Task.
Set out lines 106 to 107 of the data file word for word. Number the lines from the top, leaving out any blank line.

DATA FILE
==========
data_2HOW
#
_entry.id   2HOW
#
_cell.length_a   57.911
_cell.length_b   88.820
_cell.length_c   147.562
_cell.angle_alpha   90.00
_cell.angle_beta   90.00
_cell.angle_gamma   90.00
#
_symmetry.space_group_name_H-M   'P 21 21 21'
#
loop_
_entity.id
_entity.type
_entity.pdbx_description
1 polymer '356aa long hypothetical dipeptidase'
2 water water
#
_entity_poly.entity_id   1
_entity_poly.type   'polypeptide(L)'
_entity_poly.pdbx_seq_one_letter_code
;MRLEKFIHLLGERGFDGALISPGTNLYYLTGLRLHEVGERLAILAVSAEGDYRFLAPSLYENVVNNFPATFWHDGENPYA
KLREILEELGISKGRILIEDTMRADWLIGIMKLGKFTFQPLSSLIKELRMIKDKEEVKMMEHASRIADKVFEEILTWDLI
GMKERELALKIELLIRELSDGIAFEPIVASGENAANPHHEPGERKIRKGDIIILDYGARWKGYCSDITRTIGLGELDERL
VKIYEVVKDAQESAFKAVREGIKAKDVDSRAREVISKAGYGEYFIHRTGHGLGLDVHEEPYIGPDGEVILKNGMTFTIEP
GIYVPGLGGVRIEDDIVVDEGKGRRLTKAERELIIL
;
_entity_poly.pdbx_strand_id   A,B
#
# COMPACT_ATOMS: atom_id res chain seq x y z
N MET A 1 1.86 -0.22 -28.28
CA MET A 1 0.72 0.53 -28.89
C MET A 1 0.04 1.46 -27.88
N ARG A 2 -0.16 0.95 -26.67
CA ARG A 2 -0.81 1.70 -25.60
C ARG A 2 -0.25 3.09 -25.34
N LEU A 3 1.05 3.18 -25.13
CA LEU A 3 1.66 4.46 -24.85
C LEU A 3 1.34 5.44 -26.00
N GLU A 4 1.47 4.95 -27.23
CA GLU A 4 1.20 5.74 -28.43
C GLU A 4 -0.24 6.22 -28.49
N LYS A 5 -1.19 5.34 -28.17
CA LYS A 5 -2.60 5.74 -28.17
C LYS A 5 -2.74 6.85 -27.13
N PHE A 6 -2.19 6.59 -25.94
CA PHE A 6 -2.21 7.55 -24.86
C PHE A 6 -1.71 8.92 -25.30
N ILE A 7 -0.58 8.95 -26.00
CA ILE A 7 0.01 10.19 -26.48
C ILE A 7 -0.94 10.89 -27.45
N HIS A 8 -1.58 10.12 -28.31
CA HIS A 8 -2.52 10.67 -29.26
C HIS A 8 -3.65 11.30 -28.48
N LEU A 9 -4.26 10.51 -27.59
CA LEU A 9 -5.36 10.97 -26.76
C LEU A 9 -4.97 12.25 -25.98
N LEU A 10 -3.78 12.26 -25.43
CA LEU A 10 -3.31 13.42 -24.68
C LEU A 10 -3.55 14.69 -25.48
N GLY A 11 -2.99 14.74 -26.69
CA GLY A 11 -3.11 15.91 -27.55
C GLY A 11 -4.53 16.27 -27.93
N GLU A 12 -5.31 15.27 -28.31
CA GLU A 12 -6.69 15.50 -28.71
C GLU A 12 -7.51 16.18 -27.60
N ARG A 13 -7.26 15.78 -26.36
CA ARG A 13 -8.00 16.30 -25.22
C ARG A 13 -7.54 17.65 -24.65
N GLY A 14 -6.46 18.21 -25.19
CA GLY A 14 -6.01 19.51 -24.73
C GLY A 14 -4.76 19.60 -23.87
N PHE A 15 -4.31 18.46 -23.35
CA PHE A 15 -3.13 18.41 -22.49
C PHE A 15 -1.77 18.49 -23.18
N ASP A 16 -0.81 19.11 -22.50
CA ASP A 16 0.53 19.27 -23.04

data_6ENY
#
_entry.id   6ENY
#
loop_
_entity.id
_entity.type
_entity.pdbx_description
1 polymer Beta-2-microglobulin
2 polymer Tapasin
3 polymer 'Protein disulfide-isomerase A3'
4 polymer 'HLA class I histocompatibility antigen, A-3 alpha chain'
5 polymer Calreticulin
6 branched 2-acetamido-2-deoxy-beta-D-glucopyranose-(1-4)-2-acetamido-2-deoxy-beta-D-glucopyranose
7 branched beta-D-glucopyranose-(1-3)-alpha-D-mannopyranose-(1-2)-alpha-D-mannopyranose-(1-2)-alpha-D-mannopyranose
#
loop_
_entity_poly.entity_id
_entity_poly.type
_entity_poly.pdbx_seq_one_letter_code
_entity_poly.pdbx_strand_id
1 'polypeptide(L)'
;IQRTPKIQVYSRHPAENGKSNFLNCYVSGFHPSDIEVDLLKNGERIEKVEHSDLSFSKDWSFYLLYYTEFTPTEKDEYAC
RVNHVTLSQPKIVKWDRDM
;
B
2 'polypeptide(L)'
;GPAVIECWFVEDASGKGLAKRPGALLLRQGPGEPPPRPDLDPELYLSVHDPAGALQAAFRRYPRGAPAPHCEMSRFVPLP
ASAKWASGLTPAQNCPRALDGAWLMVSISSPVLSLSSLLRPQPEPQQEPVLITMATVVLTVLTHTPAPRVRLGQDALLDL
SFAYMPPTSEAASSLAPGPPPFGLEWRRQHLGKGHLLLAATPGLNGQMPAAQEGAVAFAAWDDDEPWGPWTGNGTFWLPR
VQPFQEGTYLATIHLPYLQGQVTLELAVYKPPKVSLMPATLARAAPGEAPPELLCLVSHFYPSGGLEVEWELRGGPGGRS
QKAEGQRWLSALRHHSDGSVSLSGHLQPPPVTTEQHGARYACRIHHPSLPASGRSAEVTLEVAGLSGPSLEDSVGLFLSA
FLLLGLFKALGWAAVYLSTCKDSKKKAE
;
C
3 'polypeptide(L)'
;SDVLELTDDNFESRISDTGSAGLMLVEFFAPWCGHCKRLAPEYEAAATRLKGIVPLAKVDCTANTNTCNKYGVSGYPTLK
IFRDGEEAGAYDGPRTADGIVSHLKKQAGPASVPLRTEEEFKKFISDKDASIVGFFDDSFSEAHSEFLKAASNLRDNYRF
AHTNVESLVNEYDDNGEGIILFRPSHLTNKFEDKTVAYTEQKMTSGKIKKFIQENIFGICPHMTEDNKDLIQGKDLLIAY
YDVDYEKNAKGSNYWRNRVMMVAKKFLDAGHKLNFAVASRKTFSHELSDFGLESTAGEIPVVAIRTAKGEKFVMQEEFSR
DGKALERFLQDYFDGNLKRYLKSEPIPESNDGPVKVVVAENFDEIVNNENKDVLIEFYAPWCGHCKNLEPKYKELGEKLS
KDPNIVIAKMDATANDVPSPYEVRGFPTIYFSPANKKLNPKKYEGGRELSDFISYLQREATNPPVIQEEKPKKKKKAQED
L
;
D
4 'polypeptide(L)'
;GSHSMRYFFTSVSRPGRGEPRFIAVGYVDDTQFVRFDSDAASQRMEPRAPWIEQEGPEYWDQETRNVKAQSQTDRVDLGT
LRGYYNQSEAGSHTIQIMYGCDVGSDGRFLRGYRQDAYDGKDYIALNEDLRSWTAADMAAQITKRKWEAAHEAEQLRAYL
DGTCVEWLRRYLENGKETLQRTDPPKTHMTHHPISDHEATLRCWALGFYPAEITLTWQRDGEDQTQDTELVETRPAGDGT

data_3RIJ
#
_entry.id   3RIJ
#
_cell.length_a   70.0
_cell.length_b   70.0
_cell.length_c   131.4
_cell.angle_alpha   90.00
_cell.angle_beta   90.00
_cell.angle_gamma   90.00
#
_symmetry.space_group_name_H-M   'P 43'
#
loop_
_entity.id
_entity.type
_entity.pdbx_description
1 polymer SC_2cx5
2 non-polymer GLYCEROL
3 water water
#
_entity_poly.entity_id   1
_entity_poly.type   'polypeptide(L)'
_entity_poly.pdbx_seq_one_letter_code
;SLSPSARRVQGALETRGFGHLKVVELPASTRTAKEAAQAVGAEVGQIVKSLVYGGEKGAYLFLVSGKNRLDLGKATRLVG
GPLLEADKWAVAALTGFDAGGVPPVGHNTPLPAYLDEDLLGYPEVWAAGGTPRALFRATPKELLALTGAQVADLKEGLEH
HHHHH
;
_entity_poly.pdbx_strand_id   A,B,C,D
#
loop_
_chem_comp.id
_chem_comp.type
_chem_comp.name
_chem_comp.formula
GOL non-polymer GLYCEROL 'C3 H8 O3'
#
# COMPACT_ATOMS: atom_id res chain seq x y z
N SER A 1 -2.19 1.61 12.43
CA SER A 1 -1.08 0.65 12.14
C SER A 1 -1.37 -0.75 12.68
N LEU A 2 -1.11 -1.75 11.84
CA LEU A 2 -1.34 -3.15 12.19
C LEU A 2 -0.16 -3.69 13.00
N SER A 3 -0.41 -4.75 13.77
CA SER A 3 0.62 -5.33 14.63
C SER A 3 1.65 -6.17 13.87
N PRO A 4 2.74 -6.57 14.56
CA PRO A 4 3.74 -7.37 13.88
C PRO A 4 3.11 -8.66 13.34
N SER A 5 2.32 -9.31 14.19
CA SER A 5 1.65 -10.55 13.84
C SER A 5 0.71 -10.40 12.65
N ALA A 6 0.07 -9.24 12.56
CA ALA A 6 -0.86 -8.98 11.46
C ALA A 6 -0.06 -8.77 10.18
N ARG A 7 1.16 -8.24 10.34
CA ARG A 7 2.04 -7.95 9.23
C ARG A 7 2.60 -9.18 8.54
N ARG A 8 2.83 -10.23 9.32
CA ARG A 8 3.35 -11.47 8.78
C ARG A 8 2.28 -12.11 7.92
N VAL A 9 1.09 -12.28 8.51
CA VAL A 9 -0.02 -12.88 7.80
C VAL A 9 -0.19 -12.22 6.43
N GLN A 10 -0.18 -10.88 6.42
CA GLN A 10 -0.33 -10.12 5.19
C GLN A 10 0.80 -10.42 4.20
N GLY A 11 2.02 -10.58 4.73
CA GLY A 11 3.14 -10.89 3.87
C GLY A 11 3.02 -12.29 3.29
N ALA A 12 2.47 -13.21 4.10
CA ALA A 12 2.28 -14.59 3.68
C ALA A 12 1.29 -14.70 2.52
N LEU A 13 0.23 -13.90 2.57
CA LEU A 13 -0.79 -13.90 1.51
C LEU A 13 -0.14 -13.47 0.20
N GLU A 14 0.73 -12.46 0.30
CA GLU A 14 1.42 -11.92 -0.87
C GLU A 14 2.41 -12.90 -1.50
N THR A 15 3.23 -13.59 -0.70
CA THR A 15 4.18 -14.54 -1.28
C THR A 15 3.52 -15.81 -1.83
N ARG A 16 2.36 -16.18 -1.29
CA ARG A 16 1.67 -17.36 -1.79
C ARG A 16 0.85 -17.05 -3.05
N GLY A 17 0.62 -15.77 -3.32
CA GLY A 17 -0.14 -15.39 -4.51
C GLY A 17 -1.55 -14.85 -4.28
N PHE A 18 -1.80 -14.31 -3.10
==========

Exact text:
2 'polypeptide(L)'
;GPAVIECWFVEDASGKGLAKRPGALLLRQGPGEPPPRPDLDPELYLSVHDPAGALQAAFRRYPRGAPAPHCEMSRFVPLP